I don't want to turn this into a "this is why the books are better" thread, but to give just one example from last night's finale - There were several scenes that just involved talking, but they were infinitely better in the book, and this is why. All the characters in those scenes in the book are indeed "characters." They feel real, they feel like they have a history. That is one of Martin's strengths, he writes them in a way that even with a bit character in the background, with a sentence or two, he can give them a back-story that your mind can help fill in the gaps on, and thus the proceedings feel incredibly rich.
In fact, last night after watching the show, three friends and I who have all read the books sat around until about 1am talking about, among other things, our favorite characters from the series. The funny thing is, most of them, if they were in the show at all, would either be severely cut down or cut out entirely, because in most cases our favorites are those characters that aren't main characters with POV chapters, like Bryndon Tully the Blackfish, or Ser Author Dayne, the Sword of the Morning (who Ned had to battle and kill after the Trident). Their stories are being told by other characters, which makes them cooler because other people are speaking their stories in a way that makes them mythical, and even legendary.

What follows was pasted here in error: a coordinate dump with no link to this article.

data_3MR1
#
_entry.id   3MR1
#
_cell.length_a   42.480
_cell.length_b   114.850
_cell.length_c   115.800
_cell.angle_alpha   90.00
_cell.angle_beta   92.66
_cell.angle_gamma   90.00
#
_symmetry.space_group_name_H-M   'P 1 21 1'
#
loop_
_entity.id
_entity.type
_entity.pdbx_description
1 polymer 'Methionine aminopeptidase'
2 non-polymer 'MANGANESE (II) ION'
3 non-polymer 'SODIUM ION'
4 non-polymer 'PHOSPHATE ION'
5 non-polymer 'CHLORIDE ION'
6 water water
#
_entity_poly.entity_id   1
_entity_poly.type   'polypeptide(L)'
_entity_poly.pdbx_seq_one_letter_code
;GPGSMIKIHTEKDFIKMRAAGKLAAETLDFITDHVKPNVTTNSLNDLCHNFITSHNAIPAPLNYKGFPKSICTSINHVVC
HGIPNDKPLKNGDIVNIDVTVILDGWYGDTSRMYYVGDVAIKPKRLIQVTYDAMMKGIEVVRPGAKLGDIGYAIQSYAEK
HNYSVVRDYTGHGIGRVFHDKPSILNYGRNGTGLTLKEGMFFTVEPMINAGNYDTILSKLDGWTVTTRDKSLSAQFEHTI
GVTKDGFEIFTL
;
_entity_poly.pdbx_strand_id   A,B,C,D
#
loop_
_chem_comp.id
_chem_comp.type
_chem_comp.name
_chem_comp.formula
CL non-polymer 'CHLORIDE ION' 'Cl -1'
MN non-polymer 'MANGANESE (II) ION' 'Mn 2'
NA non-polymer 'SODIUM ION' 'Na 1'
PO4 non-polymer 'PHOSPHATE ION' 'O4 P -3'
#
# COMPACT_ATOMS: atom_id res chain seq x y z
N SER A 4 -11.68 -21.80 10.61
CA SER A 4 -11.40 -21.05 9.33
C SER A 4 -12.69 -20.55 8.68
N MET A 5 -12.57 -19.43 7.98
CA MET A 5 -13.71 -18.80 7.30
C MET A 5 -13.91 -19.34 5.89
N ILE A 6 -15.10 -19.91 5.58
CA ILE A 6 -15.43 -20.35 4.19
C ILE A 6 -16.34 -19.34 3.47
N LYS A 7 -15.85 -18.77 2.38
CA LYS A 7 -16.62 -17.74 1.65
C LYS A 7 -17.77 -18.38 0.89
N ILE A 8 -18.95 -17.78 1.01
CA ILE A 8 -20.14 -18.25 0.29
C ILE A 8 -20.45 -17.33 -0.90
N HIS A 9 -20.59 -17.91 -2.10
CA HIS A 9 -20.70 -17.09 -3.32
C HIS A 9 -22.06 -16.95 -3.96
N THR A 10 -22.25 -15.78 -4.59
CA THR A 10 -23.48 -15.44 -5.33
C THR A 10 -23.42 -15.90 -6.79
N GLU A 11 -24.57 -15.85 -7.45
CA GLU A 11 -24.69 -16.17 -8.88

There are only so many characters that can be shown in a TV show in a meaningful sense however. For instance, in Robb's war council, in the books we may understand family history and motivation for all the Lords commanding under Robb, in the show, its just a collection of actors in armor, and all the storytelling focus is on the Starks. Thats ok, especially for someone who is just watching the show. For someone like me, I see it as a adaptation flaw that is sometimes difficult to overcome when judging what I'm watching.
Perhaps its too faithful to the source materiel in the end. In a show like The Walking Dead, I ended up appreciating the deviations from the comic that the showrunners took the show to. I think culminated in a more entertaining product for me, because I truly felt like I was watching an adaptation. Here, there are added scenes, but they almost always feel hollow somehow, because in most cases the book was able to tell that part of the story or fill in that information in a superior way, and I'm left feeling I watched something that was... lesser somehow.